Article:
In many end-of-the world stories, there is a sense of urgency because the end is inevitable (and soon). In The Last Policeman, there is a sense of ennui because the end is certain but it's a long way off. This may be a mystery, but it's also a fascinating study in humanity. What do people do when they have months to wait before a violent end? What matters at the end - do you go to work, raise your kids, and pretend like nothing is wrong or does the social order break down as people complete their bucket lists or end it all before the world falls apart?
Hank is a genuinely good guy, trying to find his way in a job and a world that looks very little like the one he remembers. He is committed to doing his job, taking care of his sister Nico (if he can - she's quite the character herself), and doing what he perceives to be the right thing. His enthusiasm is the thing that carries him through, because he has little training or experience with being a detective. Winters excels at showing us Hank bit by bit. One of my favorite insights was that Hank takes case notes in college blue books because his father was a professor and left boxes of them in the family attic. While the mystery is slowly revealed, I also felt like I was gleaning a fuller picture of who Hank is and why he makes certain choices.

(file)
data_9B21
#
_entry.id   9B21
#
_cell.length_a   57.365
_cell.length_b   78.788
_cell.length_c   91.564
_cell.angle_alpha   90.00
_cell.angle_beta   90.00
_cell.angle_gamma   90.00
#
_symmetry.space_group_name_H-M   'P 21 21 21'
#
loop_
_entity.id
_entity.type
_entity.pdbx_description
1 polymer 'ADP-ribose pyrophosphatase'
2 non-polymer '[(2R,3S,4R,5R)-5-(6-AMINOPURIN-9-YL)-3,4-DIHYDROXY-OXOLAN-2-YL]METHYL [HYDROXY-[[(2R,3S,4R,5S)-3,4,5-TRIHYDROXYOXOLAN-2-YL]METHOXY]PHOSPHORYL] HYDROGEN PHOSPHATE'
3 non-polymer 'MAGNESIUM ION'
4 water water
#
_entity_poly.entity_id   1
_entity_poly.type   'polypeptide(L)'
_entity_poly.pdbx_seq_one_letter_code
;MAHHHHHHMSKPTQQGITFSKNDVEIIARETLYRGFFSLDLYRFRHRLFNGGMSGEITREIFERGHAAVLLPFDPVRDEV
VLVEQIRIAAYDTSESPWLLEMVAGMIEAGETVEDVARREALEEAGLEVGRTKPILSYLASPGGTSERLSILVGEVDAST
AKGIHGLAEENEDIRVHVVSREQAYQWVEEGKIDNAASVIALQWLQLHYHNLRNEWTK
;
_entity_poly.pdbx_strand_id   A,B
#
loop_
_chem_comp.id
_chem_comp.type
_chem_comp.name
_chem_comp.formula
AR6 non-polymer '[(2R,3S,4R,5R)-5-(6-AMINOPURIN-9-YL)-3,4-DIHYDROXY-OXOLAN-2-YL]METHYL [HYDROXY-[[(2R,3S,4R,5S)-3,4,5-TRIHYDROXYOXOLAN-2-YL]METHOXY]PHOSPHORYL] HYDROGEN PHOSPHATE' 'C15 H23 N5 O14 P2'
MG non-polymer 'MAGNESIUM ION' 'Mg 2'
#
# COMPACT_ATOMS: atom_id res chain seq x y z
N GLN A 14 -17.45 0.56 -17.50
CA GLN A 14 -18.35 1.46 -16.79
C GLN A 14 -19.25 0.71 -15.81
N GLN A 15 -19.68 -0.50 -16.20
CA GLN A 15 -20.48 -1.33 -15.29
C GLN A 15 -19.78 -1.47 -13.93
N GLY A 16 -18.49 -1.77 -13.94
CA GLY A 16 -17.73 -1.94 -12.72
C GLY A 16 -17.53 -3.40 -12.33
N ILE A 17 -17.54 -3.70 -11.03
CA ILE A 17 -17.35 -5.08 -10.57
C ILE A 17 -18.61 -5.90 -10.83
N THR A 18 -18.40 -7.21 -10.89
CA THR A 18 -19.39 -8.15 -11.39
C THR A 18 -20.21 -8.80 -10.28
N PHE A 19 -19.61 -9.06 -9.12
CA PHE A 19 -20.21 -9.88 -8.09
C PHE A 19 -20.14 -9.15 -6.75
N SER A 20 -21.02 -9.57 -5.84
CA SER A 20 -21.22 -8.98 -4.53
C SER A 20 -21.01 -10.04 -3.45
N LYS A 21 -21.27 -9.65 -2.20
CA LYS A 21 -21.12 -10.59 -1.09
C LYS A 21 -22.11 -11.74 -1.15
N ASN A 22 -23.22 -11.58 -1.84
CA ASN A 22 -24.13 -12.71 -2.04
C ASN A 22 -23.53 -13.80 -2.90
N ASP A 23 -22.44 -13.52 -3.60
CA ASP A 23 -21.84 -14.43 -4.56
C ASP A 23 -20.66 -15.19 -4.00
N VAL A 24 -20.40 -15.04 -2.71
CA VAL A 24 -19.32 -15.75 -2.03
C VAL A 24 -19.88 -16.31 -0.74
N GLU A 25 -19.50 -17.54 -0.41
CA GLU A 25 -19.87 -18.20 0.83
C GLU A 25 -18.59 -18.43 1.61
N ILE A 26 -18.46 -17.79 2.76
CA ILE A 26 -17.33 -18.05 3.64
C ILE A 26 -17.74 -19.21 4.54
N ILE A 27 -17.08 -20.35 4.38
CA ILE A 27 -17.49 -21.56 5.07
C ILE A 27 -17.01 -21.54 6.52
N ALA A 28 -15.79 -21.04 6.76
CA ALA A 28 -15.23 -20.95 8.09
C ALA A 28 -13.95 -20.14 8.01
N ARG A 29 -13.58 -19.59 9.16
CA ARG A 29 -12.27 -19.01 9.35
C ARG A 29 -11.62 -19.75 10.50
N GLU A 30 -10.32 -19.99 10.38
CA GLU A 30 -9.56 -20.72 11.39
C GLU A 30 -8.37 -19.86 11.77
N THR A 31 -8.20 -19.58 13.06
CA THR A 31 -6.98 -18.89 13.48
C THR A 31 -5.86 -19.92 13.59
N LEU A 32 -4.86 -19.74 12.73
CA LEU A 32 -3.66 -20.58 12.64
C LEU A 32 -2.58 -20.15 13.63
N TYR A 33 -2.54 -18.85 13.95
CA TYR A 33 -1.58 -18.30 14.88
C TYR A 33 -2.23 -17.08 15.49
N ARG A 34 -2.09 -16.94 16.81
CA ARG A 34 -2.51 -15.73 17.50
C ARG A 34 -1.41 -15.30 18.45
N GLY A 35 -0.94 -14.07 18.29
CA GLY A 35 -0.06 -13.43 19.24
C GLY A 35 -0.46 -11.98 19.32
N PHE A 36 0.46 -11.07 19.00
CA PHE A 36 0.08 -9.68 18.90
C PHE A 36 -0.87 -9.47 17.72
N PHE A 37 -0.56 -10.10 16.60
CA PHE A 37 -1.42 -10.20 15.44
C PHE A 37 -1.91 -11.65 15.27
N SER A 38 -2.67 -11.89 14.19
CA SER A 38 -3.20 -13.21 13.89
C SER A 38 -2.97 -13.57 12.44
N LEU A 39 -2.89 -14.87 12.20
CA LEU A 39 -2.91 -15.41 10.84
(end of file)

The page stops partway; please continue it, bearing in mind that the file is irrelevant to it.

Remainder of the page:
The Last Policeman will likely be different from any mystery you have read before. Instead of the usual high-stakes pressure to solve a crime, there are softer and bigger questions. Is this the way Hank wants to spend the time he has left? Does keeping the scaffolding of polite society upright matter anymore? This is the first book in a trilogy and I have the feeling that Winters has left plenty of breadcrumbs to follow through the books. I can't wait to find out what Hank Palace does with the rest of his time left on earth.
The Last Policeman
By Ben H. Winters
Quirk Books May 2013
From my shelves
Book #1 for Readers in Peril X